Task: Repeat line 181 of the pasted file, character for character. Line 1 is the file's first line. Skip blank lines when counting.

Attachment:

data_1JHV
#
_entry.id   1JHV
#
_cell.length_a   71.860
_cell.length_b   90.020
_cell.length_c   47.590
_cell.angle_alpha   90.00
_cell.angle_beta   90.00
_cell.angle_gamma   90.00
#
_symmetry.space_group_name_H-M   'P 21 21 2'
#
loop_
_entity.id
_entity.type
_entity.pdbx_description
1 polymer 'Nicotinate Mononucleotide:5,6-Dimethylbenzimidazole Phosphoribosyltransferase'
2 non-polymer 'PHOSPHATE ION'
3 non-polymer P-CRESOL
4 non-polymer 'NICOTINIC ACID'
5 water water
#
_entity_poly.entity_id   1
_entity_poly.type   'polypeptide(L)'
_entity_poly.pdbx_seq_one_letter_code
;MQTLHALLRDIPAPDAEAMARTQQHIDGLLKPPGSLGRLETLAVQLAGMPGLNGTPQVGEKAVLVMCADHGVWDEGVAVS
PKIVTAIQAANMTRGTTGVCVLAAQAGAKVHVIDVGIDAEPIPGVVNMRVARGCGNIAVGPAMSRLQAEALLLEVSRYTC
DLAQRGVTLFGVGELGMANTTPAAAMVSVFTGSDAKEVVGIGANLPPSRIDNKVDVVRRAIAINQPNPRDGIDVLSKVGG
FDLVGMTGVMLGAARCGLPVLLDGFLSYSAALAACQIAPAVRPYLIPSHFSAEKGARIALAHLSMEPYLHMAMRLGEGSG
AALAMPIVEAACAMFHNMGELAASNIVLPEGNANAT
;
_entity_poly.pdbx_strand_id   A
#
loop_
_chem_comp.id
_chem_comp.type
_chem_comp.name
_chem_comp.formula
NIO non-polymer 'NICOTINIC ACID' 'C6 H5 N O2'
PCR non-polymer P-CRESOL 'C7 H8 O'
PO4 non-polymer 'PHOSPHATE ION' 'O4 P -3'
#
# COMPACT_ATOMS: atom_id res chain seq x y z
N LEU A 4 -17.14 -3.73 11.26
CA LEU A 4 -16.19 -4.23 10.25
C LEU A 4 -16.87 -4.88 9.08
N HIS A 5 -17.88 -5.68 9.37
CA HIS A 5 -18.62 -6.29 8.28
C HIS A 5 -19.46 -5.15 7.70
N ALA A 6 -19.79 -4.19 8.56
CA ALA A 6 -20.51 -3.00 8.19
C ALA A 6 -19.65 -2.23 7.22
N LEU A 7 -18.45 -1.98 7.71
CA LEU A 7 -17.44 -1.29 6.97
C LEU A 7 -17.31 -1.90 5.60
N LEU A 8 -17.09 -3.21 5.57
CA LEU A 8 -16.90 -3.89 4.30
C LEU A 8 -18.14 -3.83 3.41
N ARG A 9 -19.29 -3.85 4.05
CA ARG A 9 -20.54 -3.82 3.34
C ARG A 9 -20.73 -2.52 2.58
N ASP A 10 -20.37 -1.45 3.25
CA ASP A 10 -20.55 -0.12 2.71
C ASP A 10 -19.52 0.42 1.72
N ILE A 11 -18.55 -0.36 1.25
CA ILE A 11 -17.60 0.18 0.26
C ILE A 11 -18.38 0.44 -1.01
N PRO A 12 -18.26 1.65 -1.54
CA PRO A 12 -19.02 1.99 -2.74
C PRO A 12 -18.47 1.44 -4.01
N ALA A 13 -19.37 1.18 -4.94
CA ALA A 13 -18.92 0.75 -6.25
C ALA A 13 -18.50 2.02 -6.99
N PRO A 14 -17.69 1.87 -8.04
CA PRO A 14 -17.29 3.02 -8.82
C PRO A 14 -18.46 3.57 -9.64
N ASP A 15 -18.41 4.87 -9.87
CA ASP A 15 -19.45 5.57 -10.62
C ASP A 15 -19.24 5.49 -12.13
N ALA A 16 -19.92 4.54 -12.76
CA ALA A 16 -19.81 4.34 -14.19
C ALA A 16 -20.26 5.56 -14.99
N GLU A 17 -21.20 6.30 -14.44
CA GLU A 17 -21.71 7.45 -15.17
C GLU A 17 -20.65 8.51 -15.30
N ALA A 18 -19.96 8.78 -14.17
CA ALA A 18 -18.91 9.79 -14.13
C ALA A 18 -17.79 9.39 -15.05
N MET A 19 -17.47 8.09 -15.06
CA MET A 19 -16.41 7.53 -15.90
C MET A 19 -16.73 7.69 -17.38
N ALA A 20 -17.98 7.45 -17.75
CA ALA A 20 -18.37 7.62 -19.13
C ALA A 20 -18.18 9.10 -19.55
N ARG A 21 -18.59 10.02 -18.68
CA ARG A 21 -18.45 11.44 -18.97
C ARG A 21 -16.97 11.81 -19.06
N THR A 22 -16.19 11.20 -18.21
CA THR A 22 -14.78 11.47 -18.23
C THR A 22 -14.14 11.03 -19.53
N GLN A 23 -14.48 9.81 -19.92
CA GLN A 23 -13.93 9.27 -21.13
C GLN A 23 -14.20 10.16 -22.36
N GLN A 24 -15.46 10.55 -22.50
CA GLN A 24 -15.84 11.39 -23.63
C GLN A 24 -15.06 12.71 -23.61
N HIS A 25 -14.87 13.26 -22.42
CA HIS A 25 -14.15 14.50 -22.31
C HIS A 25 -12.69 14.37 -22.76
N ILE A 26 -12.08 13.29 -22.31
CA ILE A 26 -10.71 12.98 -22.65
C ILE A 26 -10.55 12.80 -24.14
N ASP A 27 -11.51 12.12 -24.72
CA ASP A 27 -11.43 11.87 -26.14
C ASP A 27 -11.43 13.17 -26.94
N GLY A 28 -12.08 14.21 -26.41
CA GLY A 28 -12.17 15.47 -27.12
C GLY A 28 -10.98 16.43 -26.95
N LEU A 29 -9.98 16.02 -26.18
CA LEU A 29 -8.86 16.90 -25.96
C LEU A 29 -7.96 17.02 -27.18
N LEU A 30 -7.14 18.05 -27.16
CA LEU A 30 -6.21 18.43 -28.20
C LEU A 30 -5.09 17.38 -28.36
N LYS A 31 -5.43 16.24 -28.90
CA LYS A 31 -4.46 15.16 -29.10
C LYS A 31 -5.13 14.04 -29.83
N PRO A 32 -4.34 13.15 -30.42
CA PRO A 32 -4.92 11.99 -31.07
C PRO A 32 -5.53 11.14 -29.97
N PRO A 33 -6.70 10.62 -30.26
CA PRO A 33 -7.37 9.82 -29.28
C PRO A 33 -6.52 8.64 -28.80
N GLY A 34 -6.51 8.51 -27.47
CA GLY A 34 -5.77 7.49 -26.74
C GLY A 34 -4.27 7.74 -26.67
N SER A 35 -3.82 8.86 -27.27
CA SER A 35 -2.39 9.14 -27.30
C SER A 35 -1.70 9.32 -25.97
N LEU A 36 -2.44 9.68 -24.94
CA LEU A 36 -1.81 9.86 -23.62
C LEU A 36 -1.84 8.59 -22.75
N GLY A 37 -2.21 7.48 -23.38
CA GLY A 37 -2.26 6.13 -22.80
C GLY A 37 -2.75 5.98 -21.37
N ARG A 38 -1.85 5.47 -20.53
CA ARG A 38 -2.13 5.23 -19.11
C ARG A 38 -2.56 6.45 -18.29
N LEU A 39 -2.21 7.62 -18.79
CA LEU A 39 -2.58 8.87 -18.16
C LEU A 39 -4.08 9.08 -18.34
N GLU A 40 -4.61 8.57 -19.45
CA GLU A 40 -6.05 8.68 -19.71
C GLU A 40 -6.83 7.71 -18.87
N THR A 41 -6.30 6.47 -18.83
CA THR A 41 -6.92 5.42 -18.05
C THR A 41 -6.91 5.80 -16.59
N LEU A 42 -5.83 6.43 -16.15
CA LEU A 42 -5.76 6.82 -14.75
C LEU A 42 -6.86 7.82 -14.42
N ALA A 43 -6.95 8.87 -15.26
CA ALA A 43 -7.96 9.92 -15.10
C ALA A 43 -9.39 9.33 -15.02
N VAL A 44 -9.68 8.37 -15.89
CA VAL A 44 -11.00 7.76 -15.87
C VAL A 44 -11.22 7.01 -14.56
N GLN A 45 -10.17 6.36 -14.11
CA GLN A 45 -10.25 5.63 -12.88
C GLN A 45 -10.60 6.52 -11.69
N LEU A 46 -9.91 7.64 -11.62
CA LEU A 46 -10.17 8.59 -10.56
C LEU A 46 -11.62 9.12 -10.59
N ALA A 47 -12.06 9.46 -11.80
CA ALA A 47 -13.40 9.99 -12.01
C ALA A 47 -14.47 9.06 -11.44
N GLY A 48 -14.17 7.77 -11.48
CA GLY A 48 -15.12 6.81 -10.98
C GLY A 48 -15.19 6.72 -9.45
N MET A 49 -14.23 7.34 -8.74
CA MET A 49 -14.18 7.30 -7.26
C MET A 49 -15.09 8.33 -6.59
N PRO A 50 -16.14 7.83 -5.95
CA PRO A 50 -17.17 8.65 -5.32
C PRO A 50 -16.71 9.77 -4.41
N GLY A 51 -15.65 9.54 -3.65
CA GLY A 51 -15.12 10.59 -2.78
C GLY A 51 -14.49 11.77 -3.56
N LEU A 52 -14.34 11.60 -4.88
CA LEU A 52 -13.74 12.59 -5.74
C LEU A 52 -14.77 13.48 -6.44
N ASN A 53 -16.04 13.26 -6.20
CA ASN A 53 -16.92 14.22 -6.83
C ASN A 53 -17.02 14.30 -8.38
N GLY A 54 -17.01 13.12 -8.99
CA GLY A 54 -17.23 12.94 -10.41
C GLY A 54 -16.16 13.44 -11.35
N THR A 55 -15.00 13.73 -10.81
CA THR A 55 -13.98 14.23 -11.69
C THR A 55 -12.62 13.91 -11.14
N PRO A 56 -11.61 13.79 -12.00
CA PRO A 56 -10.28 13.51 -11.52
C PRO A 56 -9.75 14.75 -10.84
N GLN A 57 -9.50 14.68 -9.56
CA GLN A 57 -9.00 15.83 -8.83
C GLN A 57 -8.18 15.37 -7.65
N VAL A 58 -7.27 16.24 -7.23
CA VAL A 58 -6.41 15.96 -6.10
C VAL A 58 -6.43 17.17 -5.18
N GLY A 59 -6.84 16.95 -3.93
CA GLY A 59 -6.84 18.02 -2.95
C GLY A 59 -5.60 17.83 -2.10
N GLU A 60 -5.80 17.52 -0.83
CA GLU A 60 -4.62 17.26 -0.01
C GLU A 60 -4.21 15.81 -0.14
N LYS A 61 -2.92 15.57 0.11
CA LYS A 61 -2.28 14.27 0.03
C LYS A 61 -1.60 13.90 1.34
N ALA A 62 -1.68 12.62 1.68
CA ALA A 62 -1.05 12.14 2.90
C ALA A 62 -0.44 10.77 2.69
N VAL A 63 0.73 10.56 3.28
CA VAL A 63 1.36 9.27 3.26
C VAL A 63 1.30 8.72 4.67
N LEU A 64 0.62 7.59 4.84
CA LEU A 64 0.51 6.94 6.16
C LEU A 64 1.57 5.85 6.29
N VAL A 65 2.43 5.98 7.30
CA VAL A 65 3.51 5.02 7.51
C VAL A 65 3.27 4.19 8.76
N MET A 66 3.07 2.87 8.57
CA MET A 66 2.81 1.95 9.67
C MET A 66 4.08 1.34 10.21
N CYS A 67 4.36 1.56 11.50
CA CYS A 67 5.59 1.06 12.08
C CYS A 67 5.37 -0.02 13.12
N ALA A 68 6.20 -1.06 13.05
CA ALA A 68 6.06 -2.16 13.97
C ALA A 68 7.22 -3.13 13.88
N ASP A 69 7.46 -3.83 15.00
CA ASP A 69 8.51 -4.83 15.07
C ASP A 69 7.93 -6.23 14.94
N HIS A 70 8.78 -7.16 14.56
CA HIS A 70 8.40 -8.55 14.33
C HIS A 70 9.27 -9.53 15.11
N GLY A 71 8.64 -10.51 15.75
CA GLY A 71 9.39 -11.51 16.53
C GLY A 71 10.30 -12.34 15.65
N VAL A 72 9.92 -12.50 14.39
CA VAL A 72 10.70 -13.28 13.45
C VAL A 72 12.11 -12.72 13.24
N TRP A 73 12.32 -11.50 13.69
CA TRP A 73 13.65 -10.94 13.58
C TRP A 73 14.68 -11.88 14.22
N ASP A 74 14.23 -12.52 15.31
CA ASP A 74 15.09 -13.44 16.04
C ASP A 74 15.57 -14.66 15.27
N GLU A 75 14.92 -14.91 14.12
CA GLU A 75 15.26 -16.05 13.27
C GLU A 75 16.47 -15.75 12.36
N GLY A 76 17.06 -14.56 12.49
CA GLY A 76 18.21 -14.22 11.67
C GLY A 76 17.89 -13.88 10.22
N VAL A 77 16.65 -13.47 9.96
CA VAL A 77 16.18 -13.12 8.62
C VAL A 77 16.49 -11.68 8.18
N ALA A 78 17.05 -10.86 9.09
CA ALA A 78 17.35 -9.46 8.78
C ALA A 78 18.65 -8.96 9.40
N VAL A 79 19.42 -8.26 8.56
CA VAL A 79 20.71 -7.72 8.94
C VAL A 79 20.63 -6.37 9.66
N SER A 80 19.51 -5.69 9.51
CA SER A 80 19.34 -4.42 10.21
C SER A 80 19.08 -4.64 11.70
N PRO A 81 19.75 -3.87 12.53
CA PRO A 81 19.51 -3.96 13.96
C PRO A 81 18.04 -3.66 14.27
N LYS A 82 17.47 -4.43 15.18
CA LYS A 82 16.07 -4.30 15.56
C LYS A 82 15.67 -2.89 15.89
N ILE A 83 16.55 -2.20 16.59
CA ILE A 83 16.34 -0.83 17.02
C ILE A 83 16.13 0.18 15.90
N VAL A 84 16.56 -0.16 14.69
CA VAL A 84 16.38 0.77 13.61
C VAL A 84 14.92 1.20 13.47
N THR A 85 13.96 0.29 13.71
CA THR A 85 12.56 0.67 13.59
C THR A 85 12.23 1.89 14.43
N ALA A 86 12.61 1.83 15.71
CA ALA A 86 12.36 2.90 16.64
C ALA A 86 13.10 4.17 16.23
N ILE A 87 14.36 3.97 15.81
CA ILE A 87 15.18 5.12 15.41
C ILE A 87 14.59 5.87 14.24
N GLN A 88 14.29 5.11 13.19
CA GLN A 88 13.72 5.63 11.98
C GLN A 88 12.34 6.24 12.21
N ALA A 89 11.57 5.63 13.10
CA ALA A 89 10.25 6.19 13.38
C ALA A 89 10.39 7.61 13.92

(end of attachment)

CA MET A 49 -14.18 7.30 -7.26